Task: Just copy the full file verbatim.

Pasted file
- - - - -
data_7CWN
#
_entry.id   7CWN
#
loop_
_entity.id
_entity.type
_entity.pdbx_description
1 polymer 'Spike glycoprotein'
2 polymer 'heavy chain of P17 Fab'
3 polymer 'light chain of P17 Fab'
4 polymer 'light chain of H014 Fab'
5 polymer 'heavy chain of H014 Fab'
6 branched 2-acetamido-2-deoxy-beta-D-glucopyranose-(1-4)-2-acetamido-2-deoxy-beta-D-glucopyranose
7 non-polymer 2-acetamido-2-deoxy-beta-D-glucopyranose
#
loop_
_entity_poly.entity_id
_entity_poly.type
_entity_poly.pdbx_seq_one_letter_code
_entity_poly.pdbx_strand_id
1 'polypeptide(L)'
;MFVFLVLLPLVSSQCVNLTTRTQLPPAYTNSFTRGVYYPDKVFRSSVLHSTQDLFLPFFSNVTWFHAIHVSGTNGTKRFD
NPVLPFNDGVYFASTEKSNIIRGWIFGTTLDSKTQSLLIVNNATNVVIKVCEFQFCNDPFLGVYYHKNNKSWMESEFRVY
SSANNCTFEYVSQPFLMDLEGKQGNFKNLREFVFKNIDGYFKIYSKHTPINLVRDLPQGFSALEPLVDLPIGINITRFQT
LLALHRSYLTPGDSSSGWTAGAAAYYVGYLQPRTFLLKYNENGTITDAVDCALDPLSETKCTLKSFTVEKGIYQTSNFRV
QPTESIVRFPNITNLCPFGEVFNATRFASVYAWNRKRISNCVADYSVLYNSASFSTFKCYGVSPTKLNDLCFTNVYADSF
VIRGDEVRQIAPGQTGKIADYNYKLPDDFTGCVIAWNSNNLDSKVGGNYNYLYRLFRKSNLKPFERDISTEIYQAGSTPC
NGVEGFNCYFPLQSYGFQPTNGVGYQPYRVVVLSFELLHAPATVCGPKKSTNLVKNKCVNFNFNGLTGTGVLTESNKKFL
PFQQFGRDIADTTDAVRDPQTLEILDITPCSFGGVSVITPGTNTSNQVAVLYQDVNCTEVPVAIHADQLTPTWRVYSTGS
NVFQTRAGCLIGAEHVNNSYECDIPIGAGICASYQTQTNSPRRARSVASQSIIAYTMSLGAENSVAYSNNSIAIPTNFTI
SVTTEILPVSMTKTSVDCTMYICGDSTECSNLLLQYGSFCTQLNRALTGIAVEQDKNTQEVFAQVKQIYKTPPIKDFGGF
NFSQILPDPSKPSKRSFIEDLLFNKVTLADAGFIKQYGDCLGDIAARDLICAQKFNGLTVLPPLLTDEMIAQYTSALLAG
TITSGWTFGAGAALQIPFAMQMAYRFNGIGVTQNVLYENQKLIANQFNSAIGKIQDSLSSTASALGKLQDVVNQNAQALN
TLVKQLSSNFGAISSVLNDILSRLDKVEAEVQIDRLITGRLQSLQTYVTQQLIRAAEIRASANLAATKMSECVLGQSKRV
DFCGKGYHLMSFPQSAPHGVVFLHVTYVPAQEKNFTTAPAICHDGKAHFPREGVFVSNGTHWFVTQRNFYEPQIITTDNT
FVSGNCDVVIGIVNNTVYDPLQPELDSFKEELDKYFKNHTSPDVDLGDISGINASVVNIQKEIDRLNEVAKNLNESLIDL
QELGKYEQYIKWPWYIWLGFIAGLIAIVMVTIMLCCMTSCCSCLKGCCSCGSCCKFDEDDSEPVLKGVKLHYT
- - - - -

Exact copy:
data_7CWN
#
_entry.id   7CWN
#
loop_
_entity.id
_entity.type
_entity.pdbx_description
1 polymer 'Spike glycoprotein'
2 polymer 'heavy chain of P17 Fab'
3 polymer 'light chain of P17 Fab'
4 polymer 'light chain of H014 Fab'
5 polymer 'heavy chain of H014 Fab'
6 branched 2-acetamido-2-deoxy-beta-D-glucopyranose-(1-4)-2-acetamido-2-deoxy-beta-D-glucopyranose
7 non-polymer 2-acetamido-2-deoxy-beta-D-glucopyranose
#
loop_
_entity_poly.entity_id
_entity_poly.type
_entity_poly.pdbx_seq_one_letter_code
_entity_poly.pdbx_strand_id
1 'polypeptide(L)'
;MFVFLVLLPLVSSQCVNLTTRTQLPPAYTNSFTRGVYYPDKVFRSSVLHSTQDLFLPFFSNVTWFHAIHVSGTNGTKRFD
NPVLPFNDGVYFASTEKSNIIRGWIFGTTLDSKTQSLLIVNNATNVVIKVCEFQFCNDPFLGVYYHKNNKSWMESEFRVY
SSANNCTFEYVSQPFLMDLEGKQGNFKNLREFVFKNIDGYFKIYSKHTPINLVRDLPQGFSALEPLVDLPIGINITRFQT
LLALHRSYLTPGDSSSGWTAGAAAYYVGYLQPRTFLLKYNENGTITDAVDCALDPLSETKCTLKSFTVEKGIYQTSNFRV
QPTESIVRFPNITNLCPFGEVFNATRFASVYAWNRKRISNCVADYSVLYNSASFSTFKCYGVSPTKLNDLCFTNVYADSF
VIRGDEVRQIAPGQTGKIADYNYKLPDDFTGCVIAWNSNNLDSKVGGNYNYLYRLFRKSNLKPFERDISTEIYQAGSTPC
NGVEGFNCYFPLQSYGFQPTNGVGYQPYRVVVLSFELLHAPATVCGPKKSTNLVKNKCVNFNFNGLTGTGVLTESNKKFL
PFQQFGRDIADTTDAVRDPQTLEILDITPCSFGGVSVITPGTNTSNQVAVLYQDVNCTEVPVAIHADQLTPTWRVYSTGS
NVFQTRAGCLIGAEHVNNSYECDIPIGAGICASYQTQTNSPRRARSVASQSIIAYTMSLGAENSVAYSNNSIAIPTNFTI
SVTTEILPVSMTKTSVDCTMYICGDSTECSNLLLQYGSFCTQLNRALTGIAVEQDKNTQEVFAQVKQIYKTPPIKDFGGF
NFSQILPDPSKPSKRSFIEDLLFNKVTLADAGFIKQYGDCLGDIAARDLICAQKFNGLTVLPPLLTDEMIAQYTSALLAG
TITSGWTFGAGAALQIPFAMQMAYRFNGIGVTQNVLYENQKLIANQFNSAIGKIQDSLSSTASALGKLQDVVNQNAQALN
TLVKQLSSNFGAISSVLNDILSRLDKVEAEVQIDRLITGRLQSLQTYVTQQLIRAAEIRASANLAATKMSECVLGQSKRV
DFCGKGYHLMSFPQSAPHGVVFLHVTYVPAQEKNFTTAPAICHDGKAHFPREGVFVSNGTHWFVTQRNFYEPQIITTDNT
FVSGNCDVVIGIVNNTVYDPLQPELDSFKEELDKYFKNHTSPDVDLGDISGINASVVNIQKEIDRLNEVAKNLNESLIDL
QELGKYEQYIKWPWYIWLGFIAGLIAIVMVTIMLCCMTSCCSCLKGCCSCGSCCKFDEDDSEPVLKGVKLHYT